In all the talk of the presidential race, little attention has been paid to contests for the U.S. Senate. Depending upon how the political winds blow, November could bring either a debacle for the Republicans, or in their best scenario, a 50-50 split.

Only if everything goes just right for the GOP could the party regain the control it lost two years ago. The math is not encouraging.Fifteen Republican and 18 Democratic seats are at stake. Democrats are as certain as certain can be to hold 10 of them: Texas, West Virginia, Arizona, Massachusetts, Hawaii, Maine, New York, Michigan, Maryland and Tennessee.

The Republicans, by contrast, have only six sure bets: They will re-elect Hatch in Utah, Lugar in Indiana, Danforth in Missouri, Roth in Delaware, Heinz in Pennsylvania and Wallop in Wyoming.

Almost everything else is up for grabs. Nine Senate seats now held by Republicans are in differing degrees of jeopardy. Eight seats held by Democrats are at risk. This is how local editors and Washington observers see the prospects:

On the Republican side: One GOP seat is lost before the campaign begins. Virginia's former Democratic Gov. Charles Robb will win the seat abandoned by Republican Paul Trible. This will be a landslide. In Nevada, Republican Chic Hecht will have to come from behind to defeat popular Gov. Richard Bryan. He probably won't make it.

In Rhode Island, a normally Democratic state, John Chafee will be hard put to retain his seat against Lt. Gov. Richard Licht. In Minnesota, Dave Durenberger will have to overcome a coattail vote for presidential candidate Michael Dukakis in order to defeat Humbert Humphrey III. In Nebraska, Republican David Karnes will need all the boost he can get from presidential candidate George Bush in order to get past former Gov. Bob Kerrey.

In California, Pete Wilson looks in good shape now, but his race against Lt. Gov. Leo McCarthy is tightening. In Connecticut, Lowell Weicker probably will survive, more's the pity.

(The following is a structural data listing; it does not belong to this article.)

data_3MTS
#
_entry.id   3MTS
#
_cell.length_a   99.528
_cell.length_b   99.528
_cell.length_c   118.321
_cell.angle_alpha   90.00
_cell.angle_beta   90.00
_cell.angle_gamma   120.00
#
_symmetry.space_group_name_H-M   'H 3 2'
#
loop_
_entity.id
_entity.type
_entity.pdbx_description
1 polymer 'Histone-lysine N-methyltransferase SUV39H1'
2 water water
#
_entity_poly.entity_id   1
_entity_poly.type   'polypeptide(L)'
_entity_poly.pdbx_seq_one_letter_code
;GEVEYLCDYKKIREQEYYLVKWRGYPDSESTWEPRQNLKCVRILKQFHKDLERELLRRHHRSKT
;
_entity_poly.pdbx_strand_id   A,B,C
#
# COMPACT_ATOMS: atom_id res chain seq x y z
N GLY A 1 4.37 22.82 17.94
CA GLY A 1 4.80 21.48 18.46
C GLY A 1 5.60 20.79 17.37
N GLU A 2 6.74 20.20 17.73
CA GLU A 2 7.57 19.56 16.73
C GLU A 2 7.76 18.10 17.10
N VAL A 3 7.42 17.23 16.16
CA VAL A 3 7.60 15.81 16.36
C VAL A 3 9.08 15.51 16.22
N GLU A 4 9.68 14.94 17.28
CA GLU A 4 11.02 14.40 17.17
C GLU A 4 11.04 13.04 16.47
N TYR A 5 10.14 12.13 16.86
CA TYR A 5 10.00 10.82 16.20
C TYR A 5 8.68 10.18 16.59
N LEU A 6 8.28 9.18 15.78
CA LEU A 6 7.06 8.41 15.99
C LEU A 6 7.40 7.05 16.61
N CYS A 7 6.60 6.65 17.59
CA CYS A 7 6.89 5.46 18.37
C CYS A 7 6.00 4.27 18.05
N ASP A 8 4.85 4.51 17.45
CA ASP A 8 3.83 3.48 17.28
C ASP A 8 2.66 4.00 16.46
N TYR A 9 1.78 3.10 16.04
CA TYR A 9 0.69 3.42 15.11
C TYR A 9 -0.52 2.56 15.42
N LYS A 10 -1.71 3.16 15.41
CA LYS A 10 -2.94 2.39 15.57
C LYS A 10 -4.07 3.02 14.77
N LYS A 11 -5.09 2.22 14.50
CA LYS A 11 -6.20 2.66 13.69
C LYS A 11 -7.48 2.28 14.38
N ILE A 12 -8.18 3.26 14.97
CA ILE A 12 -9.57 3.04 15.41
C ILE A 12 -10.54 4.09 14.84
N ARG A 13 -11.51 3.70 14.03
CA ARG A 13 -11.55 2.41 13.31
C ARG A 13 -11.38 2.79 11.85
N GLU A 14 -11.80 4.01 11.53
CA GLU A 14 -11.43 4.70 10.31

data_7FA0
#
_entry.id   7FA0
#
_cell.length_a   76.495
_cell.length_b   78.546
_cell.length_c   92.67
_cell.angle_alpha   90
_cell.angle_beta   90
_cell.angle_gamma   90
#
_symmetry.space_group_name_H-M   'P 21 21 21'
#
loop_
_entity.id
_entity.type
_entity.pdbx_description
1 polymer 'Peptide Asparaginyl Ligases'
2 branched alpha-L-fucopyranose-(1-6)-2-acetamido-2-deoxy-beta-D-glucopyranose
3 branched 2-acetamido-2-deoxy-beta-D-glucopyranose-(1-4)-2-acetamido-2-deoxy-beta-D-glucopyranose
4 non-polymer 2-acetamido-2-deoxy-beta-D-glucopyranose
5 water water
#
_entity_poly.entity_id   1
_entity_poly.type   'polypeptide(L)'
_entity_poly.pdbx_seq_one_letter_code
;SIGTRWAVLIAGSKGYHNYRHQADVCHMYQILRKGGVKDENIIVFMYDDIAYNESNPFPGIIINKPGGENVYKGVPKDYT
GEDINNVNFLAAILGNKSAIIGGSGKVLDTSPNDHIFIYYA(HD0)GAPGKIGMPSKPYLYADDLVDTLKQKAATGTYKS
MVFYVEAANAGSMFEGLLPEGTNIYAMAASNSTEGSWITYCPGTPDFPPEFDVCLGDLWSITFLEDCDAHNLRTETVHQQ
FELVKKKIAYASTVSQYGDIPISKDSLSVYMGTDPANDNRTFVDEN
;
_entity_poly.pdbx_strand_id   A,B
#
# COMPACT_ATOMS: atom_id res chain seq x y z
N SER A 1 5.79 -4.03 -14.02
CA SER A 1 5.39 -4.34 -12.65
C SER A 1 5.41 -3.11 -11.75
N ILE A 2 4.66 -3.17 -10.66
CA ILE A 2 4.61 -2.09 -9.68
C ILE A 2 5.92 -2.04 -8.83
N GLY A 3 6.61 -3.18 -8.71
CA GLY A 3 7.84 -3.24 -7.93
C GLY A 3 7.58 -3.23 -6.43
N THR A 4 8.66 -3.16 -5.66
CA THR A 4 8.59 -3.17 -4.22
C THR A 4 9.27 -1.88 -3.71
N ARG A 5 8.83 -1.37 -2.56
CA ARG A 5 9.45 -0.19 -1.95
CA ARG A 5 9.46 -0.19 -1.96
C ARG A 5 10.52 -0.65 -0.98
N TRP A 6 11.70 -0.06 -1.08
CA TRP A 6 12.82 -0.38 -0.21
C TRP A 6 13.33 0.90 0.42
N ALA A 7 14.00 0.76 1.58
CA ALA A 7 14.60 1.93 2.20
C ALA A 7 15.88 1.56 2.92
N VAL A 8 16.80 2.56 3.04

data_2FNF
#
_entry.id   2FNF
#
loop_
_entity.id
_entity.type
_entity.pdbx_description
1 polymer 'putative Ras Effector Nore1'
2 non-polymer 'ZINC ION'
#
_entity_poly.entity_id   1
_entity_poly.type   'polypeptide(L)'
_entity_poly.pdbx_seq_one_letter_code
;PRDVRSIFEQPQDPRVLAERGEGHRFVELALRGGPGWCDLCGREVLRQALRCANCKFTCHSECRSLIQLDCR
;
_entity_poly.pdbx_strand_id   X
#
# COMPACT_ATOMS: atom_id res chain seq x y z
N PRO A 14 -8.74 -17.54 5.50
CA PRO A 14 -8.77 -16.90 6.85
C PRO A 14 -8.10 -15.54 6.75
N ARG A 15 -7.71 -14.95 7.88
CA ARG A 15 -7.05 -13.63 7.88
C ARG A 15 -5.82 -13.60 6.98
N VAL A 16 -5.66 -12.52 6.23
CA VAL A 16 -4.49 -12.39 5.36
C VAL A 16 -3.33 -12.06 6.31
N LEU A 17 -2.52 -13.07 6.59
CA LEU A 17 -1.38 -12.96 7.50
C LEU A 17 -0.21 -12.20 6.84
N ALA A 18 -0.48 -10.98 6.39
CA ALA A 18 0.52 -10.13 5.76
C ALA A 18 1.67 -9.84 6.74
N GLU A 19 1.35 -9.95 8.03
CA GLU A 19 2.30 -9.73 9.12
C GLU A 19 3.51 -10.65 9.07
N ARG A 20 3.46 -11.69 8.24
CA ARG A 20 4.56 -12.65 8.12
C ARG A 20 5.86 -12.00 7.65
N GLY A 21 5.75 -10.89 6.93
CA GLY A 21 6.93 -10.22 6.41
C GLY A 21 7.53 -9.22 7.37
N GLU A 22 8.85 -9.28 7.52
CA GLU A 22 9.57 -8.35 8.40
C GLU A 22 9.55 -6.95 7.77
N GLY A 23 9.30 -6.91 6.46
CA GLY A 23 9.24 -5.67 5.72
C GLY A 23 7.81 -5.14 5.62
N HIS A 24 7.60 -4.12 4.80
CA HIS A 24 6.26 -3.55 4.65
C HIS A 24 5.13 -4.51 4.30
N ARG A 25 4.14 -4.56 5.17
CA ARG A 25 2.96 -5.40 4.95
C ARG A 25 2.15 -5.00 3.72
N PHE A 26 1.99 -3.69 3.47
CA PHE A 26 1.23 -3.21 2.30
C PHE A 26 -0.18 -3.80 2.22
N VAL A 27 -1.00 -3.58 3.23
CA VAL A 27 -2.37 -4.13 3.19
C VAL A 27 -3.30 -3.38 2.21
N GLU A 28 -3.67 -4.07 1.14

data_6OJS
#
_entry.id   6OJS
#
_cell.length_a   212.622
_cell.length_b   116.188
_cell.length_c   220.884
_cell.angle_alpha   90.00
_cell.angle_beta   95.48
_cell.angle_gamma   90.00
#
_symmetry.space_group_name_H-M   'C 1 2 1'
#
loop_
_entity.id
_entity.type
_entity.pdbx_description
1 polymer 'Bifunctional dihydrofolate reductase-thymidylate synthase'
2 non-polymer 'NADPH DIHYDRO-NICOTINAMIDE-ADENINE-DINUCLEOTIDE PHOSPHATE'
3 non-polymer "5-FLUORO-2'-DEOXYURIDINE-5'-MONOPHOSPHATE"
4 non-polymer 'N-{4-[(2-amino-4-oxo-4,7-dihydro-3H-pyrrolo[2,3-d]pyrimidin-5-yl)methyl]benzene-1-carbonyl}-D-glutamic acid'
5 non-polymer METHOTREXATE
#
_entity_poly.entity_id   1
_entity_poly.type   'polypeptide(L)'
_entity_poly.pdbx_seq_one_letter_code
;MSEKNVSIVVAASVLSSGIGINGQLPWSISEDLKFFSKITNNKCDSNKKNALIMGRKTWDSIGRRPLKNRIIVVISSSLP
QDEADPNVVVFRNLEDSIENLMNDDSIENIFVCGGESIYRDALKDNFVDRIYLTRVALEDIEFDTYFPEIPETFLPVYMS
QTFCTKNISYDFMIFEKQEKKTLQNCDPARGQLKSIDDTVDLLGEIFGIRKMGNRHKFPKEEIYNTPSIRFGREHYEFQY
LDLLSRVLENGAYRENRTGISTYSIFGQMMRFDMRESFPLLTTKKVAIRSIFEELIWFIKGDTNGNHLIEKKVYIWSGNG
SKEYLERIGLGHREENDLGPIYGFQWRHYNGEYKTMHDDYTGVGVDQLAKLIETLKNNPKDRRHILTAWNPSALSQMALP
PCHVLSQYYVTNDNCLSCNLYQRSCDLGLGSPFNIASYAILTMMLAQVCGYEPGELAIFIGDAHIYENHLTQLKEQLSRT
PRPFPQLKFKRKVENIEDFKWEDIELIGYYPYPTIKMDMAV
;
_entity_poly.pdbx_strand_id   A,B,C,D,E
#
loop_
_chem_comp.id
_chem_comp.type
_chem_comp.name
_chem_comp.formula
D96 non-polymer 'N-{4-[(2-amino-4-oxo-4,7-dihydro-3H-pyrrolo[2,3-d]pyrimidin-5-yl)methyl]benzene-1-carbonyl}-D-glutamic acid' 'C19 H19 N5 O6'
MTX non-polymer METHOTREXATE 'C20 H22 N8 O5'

Republican seats are vacant in Washington and Vermont as well as in Virginia. In Washington, former Republican Sen. Slade Gorton could make a comeback by defeating either Rep. Don Bonker or Rep. Mike Lowry. In Vermont, Rep. Jim Jeffords is a good bet to retain the seat held by retiring Sen. Robert Stafford.

Democrats probably can hold New Mexico and Montana. Six other seats held by Democrats offer a prayer for the GOP. In three states, incumbents have fights on their hands. In North Dakota, 80-year-old Quentin Burdick, now recovering from a serious illness, faces an aggressive campaign by Earl Strinden of Grand Forks. In New Jersey, Frank Lautenberg is getting unexpectedly tough opposition from Republican Pete Dawkins. In Ohio, Howard Metzenbaum is running into more trouble than he expected from Cleveland's Republican Mayor George Voinovich.

The other three Democratic seats are open, owing to the retirement of Lawton Chiles in Florida, John Stennis in Mississippi and William Proxmire in Wisconsin.

Republicans may have the best chance of picking up a victory in Florida. Their candidate, popular Rep. Connie Mack, will have a reasonably united party behind him.

Mississippi can look forward to an exciting race between Republican Rep. Trent Lott and Democratic Rep. Wayne Dowdy. The candidates offer a clear choice between the conservative Lott, who will do well in the southern part of the state, and the liberal Dowdy, who will take virtually all of the state's heavy black vote. Much will depend upon the black turnout.

If Republicans could offset losses in Virginia and Nevada with gains in Florida and Mississippi, they would need to hold the remaining 13 Republican seats just to retain the present division of 54-46. To regain a majority would require victories in Wisconsin, Ohio, New Jersey, North Dakota and Montana. It's uphill all the way.